How Do I Know If ASA/PRK is Right for Me?
Cavanaugh Eye Center is one of a select few refractive surgery centers in the United States to use our own laser center to provide LASIK and several LASIK alternatives, including ASA.
Dr. Cavanaugh is among the most experienced laser eye surgeons in the country, and he invests himself personally in providing the priceless gift of natural, clear vision. Our trained technicians will conduct a series of diagnostic tests using some of the most modern and thorough technology available today. These tests, as well as information about your general health and lifestyle, will provide Dr. Cavanaugh with the information he needs to determine which, if any, laser vision correction procedure is best for your unique eyes.
What to Expect During an ASA Procedure
Cavanaugh Eye Center’s state-of-the-art laser facility enables us to complete your ASA procedure within a short period of time. Plan to be at Cavanaugh Eye Center for about two hours on the day of your procedure. Be sure to arrange for a ride home following your procedure, as your vision will be less than optimal for driving immediately afterward. You can wear relaxed and comfortable clothing to your procedure.
While being prepared for surgery, you’ll receive anesthetic eye drops so that you can remain comfortable during the procedure. You may also be given something to calm your nerves, as it is completely normal to be nervous during any vision correction procedure.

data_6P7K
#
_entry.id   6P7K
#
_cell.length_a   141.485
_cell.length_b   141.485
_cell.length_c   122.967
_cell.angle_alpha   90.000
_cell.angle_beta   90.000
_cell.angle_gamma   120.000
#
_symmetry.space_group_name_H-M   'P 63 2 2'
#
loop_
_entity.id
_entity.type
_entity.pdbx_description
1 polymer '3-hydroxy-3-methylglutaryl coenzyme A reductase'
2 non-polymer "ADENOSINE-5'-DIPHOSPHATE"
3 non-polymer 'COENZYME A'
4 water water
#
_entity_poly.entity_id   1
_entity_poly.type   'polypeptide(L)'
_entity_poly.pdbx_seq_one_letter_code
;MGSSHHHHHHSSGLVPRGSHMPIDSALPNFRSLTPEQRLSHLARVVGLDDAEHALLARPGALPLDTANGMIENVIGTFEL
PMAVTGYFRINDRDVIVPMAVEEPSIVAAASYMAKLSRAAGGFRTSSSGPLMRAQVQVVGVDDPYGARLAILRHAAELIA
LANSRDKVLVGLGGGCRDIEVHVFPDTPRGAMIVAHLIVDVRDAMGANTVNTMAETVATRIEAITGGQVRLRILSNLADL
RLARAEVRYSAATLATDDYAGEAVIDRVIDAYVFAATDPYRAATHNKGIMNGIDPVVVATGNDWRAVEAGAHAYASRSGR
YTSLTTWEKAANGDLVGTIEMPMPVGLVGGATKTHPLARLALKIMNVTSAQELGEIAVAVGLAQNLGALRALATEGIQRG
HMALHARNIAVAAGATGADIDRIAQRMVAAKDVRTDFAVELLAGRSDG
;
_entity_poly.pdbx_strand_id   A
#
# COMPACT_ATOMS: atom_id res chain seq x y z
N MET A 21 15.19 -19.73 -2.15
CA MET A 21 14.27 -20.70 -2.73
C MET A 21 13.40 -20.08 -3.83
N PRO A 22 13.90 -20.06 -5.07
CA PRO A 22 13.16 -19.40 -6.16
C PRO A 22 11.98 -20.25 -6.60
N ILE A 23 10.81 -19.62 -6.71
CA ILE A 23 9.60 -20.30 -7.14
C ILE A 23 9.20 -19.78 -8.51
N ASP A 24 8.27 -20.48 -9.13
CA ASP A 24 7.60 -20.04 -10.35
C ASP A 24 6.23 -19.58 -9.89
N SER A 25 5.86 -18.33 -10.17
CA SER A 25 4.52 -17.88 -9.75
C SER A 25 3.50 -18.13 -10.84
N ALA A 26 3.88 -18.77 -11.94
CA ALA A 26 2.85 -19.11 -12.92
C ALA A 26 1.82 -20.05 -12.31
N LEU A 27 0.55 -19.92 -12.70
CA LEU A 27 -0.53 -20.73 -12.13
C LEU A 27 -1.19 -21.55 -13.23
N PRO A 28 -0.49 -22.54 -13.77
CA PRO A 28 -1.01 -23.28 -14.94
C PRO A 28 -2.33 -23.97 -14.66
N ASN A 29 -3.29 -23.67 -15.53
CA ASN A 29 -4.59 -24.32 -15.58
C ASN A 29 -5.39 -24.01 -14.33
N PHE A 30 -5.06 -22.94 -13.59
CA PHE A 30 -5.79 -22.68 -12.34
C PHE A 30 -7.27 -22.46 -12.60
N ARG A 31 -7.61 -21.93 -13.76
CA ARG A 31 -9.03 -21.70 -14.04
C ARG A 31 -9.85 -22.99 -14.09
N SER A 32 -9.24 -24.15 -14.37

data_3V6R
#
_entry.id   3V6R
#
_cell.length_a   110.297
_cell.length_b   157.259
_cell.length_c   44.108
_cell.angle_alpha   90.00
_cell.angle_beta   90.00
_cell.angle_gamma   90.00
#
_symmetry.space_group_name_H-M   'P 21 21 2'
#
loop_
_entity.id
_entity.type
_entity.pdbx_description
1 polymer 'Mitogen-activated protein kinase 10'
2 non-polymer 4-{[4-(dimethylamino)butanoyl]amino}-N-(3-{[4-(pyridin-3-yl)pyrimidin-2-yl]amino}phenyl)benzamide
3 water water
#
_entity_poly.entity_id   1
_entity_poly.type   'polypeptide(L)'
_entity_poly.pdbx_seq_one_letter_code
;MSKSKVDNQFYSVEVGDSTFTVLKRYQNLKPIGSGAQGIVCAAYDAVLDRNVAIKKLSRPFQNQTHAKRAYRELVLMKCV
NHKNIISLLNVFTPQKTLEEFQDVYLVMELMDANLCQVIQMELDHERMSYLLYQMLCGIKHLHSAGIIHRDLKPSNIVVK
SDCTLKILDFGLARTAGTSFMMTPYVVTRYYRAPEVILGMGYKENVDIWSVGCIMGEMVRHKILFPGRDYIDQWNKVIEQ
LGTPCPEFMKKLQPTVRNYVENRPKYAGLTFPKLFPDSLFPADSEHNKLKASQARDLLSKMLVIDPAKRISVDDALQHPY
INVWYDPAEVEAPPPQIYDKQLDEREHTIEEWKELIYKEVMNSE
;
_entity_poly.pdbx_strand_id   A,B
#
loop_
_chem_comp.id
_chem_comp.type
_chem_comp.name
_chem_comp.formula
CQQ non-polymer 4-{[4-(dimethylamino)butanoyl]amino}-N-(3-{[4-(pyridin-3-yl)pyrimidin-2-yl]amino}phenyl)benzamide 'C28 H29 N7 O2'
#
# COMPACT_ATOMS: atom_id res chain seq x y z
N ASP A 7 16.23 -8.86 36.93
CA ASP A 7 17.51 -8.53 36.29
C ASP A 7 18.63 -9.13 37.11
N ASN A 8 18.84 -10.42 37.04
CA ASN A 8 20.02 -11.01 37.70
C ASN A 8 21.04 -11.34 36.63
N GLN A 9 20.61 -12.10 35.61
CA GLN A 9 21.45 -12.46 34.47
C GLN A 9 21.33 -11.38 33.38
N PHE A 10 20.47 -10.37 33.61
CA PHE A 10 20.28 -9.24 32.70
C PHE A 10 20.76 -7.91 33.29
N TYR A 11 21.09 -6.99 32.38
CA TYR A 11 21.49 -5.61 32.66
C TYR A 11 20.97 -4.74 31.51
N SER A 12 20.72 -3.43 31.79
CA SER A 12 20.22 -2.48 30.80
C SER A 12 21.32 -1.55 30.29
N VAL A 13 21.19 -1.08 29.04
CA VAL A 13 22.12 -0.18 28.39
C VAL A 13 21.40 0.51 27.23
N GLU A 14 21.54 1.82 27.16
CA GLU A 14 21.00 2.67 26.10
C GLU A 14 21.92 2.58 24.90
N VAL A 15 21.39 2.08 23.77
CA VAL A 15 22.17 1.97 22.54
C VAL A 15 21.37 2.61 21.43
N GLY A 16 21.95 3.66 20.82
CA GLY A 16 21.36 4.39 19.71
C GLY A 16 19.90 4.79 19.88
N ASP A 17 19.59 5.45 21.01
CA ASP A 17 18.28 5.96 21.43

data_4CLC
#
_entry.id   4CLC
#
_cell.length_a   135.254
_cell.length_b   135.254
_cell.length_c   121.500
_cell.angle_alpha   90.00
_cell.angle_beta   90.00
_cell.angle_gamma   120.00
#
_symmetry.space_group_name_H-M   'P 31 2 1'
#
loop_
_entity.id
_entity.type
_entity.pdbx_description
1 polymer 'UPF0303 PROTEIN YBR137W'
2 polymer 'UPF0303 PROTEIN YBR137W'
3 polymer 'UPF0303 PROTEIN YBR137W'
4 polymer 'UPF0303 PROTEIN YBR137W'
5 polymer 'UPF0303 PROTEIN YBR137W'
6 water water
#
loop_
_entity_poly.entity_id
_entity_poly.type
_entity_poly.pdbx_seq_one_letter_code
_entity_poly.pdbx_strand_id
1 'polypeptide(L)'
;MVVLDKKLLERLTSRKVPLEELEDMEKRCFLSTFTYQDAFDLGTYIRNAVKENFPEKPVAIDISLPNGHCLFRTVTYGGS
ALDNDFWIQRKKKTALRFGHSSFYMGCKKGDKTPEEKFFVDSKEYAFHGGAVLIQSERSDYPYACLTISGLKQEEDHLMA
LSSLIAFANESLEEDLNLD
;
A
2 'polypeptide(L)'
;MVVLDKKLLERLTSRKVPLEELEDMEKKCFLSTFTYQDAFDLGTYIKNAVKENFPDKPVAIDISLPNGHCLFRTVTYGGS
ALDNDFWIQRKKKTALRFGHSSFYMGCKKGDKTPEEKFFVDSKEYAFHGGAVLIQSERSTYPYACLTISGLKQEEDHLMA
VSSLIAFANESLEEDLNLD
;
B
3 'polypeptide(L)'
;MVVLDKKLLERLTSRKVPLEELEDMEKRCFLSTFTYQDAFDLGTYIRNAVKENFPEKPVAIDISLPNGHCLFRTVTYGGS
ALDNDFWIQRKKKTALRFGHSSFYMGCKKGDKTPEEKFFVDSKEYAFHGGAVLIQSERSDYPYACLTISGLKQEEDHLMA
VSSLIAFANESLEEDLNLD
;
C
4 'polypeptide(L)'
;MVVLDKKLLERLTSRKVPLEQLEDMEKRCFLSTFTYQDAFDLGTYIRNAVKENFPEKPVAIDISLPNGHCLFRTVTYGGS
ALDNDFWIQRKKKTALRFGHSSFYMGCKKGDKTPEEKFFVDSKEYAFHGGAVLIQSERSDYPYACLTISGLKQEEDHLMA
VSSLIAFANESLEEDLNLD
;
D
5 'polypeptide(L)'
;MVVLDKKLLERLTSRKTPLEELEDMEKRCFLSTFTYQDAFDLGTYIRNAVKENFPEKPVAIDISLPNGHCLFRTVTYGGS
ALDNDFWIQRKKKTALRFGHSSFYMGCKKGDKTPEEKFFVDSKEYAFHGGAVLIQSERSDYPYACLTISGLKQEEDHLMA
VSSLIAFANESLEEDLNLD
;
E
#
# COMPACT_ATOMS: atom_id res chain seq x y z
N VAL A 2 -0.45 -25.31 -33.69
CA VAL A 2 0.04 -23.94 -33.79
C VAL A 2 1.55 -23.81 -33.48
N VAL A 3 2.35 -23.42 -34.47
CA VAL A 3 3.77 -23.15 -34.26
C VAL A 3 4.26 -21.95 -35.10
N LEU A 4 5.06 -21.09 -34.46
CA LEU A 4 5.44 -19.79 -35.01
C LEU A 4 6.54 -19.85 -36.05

As you lie back on our laser bed, a small lid holder will be gently placed around your eyelids to keep you from blinking during the procedure.
You will see a green blinking light as you look straight ahead, and Dr. Cavanaugh and staff will talk you through each element of the procedure. Before you know it, the procedure will be complete and the healing can begin. A special contact lens will be placed in your eye by Dr. Cavanaugh to protect your cornea as it heals.
Before you go home, you will be given simple instructions and eye drops to use as your eyes heal. You’ll also have an opportunity to ask questions or express any concerns. We want you to feel comfortable and confident about what to expect in the coming days.
You can expect some discomfort and irritability for a few days, but within about a week, your vision will dramatically improve. In the meantime, our Cavanaugh Vision team will be just a phone call away.
Is ASA/PRK Permanent?
During ASA/PRK, your cornea is reshaped. Those changes are permanent. However, the lens, located in the back of the eye, undergoes its own changes as we age. This is called presbyopia, or “over 40 vision.” Presbyopia is the main reason most of us need reading glasses after a certain age. These changes are the beginning of what eventually becomes cataracts.
ASA does nothing to or for the lens of the eye. In fact, they are completely different structures found in different locations. Presbyopia will still likely cause vision changes as you get older, and you may eventually need a separate procedure for presbyopia, or even cataract surgery.
The good news is that ASA does nothing to hinder procedures that correct presbyopia or cataracts. It also does not affect any treatments for diseases of the eye, such as glaucoma or macular degeneration.